Leadercast Lessons: Brutality
How does a statement about brutality make it's way into my notes at a conference of leadership? To be fair, I'm really not sure. Somehow, it just felt true.
Weirder still, during my travel home, this statement about brutality started to feel like it mattered in my parenting.
Now, I don't abuse my kids. I don't beat them or attack them verbally. We've scaled back on any sort of spanking and we intentionally craft our words so we don't ever call them stupid or dumb. But still, this statement pushes it's way into my heart.
My confession: I yell.
I mean, it's two boys, so they just get loud, and then the don't hear me. I lose my cool and start shouting at them. I tell myself that it's just to be heard over their crazy noise, but sometimes, they aren't being loud and I'm just mad.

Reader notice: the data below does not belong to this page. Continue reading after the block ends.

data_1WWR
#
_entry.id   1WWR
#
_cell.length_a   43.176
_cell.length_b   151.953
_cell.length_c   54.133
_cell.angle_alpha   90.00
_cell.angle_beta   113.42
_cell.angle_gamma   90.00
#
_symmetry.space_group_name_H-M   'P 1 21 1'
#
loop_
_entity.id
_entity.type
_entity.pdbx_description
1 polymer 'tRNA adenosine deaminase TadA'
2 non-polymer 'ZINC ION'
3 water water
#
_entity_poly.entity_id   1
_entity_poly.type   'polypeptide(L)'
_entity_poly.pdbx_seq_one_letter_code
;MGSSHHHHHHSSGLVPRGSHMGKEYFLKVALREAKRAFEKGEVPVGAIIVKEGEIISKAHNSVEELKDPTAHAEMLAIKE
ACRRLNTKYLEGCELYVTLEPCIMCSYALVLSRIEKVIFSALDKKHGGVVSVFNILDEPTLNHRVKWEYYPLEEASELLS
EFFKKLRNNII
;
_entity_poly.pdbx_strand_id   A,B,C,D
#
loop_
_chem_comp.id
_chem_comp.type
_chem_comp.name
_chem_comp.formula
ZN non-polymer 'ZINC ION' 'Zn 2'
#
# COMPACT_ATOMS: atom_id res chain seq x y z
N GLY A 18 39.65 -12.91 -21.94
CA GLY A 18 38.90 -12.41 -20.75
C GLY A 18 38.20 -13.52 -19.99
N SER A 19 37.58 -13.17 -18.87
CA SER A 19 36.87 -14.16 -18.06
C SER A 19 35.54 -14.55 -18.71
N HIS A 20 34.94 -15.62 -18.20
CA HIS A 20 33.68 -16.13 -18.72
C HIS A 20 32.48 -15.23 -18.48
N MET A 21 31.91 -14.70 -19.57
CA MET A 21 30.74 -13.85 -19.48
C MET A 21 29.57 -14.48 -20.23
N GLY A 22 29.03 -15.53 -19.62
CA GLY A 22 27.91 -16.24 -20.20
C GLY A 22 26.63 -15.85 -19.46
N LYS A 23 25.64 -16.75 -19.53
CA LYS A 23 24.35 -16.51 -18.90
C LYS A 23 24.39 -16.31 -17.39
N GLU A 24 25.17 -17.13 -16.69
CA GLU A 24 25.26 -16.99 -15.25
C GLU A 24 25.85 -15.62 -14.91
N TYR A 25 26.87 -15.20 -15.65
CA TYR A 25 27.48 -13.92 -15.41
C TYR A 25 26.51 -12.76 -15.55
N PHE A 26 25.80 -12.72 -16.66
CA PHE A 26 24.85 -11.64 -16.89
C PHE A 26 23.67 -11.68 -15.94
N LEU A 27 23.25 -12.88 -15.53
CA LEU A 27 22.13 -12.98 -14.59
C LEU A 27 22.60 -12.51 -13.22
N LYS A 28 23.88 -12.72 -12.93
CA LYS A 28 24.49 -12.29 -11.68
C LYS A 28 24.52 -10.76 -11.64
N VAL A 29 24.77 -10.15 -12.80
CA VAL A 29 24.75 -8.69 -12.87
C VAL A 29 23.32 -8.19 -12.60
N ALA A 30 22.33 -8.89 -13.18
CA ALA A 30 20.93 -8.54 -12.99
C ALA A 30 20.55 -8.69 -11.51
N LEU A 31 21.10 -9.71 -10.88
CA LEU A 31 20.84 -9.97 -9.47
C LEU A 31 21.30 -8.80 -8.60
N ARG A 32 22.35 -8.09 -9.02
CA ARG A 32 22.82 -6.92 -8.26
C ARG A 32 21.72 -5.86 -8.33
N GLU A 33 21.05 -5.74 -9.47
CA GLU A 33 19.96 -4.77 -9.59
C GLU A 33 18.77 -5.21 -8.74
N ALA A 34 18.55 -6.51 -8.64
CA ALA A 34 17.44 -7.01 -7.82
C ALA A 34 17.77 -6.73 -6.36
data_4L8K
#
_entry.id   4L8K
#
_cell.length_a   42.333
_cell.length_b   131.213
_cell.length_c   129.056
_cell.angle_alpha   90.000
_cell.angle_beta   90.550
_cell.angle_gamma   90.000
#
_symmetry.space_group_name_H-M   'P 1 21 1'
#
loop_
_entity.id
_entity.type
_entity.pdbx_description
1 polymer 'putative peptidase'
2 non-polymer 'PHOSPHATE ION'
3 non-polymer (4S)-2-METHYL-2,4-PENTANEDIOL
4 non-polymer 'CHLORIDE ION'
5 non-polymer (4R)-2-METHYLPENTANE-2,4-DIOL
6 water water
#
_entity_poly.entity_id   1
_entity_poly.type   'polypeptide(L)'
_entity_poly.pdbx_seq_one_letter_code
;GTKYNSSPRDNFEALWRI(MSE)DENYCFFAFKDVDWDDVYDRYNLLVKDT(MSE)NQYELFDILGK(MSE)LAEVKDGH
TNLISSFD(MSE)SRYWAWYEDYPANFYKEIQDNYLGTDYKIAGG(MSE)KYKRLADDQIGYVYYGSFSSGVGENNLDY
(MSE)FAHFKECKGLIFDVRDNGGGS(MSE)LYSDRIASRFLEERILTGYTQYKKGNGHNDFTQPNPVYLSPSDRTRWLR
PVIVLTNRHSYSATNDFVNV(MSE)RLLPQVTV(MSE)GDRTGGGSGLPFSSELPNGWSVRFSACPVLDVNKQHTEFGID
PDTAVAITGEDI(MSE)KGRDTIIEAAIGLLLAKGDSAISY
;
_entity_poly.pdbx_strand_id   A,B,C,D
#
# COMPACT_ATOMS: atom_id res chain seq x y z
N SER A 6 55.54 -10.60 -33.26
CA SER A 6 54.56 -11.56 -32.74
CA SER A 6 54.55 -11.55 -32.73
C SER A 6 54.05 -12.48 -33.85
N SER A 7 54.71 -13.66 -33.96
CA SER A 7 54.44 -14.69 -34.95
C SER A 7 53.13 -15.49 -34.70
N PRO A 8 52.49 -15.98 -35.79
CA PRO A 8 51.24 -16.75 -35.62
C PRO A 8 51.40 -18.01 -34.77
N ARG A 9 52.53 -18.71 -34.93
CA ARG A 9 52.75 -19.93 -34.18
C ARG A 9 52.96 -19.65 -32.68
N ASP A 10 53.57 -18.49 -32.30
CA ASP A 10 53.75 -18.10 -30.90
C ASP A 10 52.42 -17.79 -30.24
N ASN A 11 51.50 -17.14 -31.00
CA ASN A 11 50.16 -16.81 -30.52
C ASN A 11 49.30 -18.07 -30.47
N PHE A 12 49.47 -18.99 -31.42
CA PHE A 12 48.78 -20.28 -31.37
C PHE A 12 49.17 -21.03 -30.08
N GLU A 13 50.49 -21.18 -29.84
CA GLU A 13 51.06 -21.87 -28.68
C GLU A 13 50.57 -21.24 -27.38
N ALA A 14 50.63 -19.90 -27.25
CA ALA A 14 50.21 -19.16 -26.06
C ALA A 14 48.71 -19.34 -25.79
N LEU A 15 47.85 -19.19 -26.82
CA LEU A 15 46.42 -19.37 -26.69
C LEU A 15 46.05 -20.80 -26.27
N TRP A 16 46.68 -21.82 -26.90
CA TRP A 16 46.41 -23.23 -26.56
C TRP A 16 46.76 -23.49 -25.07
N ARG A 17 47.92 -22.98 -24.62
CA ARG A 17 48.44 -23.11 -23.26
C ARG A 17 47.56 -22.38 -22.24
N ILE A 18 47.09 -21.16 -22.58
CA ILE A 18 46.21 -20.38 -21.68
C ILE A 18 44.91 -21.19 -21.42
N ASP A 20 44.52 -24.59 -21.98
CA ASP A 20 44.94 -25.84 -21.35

Brutality isn't just physical. In our house, it's yelling.
My boys get scared, my little daughter starts crying and I regret it the moment it happens. Yelling hurts my soul as much as it does theirs. Neither of us escapes unscathed.
It's really not really good yet, but this awareness makes me breathe a half second longer, so I can yell a little less. When I do lose it, I'm much quicker to shut it down, and quicker to apologize.
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